Friday, June 29, 2012

The Roberts Healthcare Ruling, Patriotic Necrophilia, and Disenfranchising the Archbolds

Cue the AC/DC, because we're back in plaid.

Okay, seriously bad joke, but we are officially back from our inordinately extended hiatus, and just in time to take on yesterday's news about the Supremes upholding "Obamacare." I plan on laying down some serious perspective. I also plan on ripping new ones for the reflexive, moronic hand-wringers like the ladies over at CMR. I know they'll never actually see it, nor would they likely respond if they did, but it will make me feel good - and that's really what having a blog is all about, right?

So, let's get started.

I'm having a really hard time telling who, other than a few people whose business it is to actually comment on judicial matters, has actually read the bloody opinion. I did, and honestly it should be everything the conservatively-minded claim they want. Roberts refuses to expand the Interstate Commerce Clause, going so far as to dig a fairly deep moat around the thing as if to say, "This far, and no farther"; he declares that it is not the province of the Court to make or pass judgment on policy decisions, meaning that if he's going to invalidate the law, he's going to do it because he has no choice; and then he finds a way to not invalidate it by fitting it - through a sequence of reasoned steps - into an existing Constitutional power. This ruling is perhaps the most hilariously honest example of the things I was always raised to believe a Supreme Court should do. Roberts is basically the antithesis of a judicial activist here, saying, "I'm not your gorram babysitter. If you elected these clowns and they passed this law, then go elect clowns who'll change it. Don't come crying to me every time your idiotic pattern of voting results in something you don't like." That is a sentiment, by the way, with which I wholeheartedly agree.

As an aside, I also think that Roberts produced some of the best judicial prose I have ever read. Forget about whether the ruling makes internal and external sense on both the rational and logical levels - which, by the way, it does; go read it - it is a delight to actually move from word to word. As I was moving through the text, my brain kept switching the narrative voice to Samuel L. Jackson. Yup, Roberts is in fact that badass. He cites precedent for every last thing, driving the ruling deep into judicial continuity and making the Commerce Clause reasoning a guaranteed pain for liberals for years to come; yet he's also snarky, as he cites directly out of Ben Franklin's letters that nothing is certain but death and taxes (p. 41) and, in reaffirming that we operate a federal system of government, he yet admonished the states: The States are separate and independent sovereigns. Sometimes they have to act like it." (p. 49)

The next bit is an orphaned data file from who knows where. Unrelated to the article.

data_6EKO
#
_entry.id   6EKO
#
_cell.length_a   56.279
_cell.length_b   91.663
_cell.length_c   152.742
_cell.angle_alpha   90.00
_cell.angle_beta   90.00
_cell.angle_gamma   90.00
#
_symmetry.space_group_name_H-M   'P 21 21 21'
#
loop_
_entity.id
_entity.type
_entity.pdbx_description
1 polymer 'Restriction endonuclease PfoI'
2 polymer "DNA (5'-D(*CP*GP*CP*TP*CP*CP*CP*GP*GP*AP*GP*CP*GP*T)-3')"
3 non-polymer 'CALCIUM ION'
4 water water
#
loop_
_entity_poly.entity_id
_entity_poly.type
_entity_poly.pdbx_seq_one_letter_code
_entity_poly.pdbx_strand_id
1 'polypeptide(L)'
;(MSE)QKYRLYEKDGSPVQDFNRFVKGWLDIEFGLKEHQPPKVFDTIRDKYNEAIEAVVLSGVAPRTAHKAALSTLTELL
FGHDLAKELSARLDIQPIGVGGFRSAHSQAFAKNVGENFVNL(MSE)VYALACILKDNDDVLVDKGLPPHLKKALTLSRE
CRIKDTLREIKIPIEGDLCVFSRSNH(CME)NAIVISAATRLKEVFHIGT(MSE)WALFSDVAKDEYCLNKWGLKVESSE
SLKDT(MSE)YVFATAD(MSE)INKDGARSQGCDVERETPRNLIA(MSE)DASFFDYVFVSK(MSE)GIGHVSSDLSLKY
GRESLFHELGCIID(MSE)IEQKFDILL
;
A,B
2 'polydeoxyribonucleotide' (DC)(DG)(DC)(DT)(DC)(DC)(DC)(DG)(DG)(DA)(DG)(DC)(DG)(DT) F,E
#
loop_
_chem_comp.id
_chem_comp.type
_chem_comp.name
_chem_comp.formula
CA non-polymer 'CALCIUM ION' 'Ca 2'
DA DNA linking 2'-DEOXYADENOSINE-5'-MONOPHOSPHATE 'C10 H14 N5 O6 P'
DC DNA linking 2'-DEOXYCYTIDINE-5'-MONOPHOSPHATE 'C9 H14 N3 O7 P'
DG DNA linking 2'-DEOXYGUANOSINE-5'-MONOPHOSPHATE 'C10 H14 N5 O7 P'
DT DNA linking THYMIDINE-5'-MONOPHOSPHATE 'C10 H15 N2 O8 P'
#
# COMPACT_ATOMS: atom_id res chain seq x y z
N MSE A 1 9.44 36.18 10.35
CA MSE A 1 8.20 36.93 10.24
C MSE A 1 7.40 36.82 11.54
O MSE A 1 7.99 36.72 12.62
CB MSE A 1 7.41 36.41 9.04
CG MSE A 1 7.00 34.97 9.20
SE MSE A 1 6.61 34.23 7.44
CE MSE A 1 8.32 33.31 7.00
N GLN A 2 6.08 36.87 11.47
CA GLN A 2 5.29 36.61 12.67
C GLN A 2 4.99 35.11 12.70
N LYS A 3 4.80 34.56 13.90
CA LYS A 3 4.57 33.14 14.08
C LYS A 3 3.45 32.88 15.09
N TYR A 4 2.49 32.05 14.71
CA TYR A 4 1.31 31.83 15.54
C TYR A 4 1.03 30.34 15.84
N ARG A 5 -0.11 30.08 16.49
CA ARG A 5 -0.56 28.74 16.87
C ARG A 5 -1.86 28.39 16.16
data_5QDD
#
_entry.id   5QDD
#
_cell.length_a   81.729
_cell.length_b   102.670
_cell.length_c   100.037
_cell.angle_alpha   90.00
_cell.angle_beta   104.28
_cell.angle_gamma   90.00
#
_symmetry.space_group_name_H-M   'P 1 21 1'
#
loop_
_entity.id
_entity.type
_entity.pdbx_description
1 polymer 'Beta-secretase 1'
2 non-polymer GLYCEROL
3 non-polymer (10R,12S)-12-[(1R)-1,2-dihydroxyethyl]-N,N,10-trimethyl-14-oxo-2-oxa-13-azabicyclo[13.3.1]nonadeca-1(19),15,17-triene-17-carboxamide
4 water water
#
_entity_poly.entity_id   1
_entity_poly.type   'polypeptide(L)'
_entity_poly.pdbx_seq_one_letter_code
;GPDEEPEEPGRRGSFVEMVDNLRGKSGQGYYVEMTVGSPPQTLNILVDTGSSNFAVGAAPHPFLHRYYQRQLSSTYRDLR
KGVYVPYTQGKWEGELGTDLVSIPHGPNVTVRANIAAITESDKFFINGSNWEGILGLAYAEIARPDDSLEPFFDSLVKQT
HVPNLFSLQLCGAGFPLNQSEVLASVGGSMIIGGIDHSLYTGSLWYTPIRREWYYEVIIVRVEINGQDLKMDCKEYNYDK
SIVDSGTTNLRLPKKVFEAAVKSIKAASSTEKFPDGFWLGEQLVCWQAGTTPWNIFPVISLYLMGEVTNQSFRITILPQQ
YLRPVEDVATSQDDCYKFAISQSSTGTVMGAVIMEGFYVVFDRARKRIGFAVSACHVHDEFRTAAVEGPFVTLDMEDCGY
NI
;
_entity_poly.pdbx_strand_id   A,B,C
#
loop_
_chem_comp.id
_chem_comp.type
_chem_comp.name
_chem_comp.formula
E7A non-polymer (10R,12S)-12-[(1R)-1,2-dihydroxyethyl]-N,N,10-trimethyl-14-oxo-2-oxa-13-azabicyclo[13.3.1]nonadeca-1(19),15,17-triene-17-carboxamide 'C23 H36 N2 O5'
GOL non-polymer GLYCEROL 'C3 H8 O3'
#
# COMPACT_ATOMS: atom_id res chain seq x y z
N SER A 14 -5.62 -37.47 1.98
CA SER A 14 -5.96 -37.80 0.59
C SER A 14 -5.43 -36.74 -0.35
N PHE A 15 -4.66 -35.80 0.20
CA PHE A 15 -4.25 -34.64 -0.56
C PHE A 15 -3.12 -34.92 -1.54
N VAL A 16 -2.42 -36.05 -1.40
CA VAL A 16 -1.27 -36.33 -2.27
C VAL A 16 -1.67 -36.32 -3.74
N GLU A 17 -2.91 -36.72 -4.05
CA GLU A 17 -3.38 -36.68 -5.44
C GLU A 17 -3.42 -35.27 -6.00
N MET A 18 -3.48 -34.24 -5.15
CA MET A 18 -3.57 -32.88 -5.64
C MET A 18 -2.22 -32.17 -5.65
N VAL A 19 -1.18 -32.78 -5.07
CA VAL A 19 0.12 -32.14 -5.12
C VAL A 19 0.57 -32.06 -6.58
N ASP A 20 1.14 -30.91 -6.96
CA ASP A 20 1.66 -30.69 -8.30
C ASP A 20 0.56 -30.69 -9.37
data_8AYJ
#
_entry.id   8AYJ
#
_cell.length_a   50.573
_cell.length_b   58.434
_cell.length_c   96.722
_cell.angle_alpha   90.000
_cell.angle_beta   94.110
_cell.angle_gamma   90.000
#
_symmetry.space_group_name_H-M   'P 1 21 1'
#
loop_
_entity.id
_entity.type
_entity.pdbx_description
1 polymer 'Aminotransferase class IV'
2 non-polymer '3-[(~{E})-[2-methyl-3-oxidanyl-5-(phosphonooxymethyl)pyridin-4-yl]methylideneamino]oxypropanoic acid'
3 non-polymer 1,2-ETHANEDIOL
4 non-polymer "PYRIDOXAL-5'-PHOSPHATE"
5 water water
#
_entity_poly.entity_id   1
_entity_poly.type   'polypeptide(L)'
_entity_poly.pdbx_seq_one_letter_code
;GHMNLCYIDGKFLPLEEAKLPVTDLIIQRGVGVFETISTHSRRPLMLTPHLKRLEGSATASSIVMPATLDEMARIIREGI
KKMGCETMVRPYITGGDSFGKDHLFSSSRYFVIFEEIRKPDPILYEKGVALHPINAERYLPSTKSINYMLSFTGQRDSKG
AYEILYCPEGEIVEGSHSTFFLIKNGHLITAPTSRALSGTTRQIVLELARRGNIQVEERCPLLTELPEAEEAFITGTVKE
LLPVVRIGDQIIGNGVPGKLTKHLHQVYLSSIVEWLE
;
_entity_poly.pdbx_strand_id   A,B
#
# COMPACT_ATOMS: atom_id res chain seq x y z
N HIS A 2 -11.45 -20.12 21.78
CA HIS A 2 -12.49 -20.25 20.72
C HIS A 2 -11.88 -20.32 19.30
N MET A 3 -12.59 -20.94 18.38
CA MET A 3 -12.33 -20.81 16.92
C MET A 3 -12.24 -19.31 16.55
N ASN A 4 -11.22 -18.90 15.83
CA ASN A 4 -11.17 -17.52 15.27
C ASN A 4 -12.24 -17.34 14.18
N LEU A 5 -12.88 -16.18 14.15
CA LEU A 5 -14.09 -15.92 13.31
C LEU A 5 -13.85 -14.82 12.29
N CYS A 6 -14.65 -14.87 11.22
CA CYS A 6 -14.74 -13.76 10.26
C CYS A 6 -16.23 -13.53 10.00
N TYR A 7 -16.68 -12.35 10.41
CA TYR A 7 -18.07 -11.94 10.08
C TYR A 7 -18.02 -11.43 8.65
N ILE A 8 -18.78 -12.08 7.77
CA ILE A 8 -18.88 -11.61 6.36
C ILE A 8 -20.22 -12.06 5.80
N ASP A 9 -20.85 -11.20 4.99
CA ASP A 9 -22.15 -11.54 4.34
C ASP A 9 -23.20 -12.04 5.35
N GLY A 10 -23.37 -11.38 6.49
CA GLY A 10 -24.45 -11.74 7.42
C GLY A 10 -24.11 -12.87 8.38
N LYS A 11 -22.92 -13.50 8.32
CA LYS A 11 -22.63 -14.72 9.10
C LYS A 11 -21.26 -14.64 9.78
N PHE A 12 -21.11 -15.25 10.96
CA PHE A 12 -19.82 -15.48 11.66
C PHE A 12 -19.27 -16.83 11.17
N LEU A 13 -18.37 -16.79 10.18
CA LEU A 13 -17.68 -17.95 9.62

So, if I'm right about all this - which I am - then why are Matt and Pat indulging in the near-masturbatory wailing about the death of the Republic on the one hand, and how we are all apparently complicit in abortion from now on? We may never know, but personally, I think it's a good, old-school case of hysteria. So let me address myself to the stricken and see what I can do to help:

Girls, girls, girls...You're fucking nuts. The passage of the healthcare law and it's upholding - done, mind you, through an act of objective judicial restraint - by the Court is the end of America? That is the death knell? Not the PATRIOT Act and it's subsequent expansions leading us down the primrose path toward a police state? What about evolution of a plutocratic oligarchy that steers policy, more or less regardless of the party in power? What about the ever-expanding democratization of society that has historically always preceded said societies' collapse? What about decades of legalized abortion creating a body count that makes Hitler look like a rank amateur? You think America's just died, Pat? I say you've been dry humping the corpse of Lady Liberty for a while now; maybe it's that religiously zealous "patriotism" of yours that's kept you from seeing it, but the grand edifice of our national institutions has been mouldering before today.

And Matt, my sweet young thing...If I take your reasoning to its logical conclusion, you've been an abortionist since Roe was issued; you've been an abortionist since the day you were first able to make a decision on the matter, and didn't start organizing a revolution to topple a government that permitted that travesty to happen. The snipers who were picking off abortion providers back in the 90s had the right idea, by your reasoning, because if even passivity in the face of a law that ties you to the practice - albeit by several degrees of removal - counts as support, then the only way to be opposed is to start lobbing bombs and cracking heads. You reaffirm your support for abortion every time you vote for a Republican who again and again fails to act on the lip service he pays to the sacredness of human life. Give me a break. Your religion is Republican and your culture happens to be Catholic. I've read more words of yours over the years spent on defending morally neutral (at best) ideology than on anything else. You and your sibling would make perfect fundraisers for the GOP - your command of raw logic unhindered by reason, coupled with theatrical hyperbole of the rankest sort, makes you a perfect fit in that swamp we call a capital. Although, I'd personally rather disenfranchise you so I know you'll never pollute the target market of eligible voters again. I'd give up my own vote to do it, even.

One last thing, in closing. In spite of my crack regarding Matt Archbold's patriotic necrophilia above, I should clarify that I don't think America is dead just yet. Mostly dead, maybe, but not all dead. Mostly dead, I can work with; and I'm not quite ready to start going through Liberty's pockets for change just yet.

No comments:

Post a Comment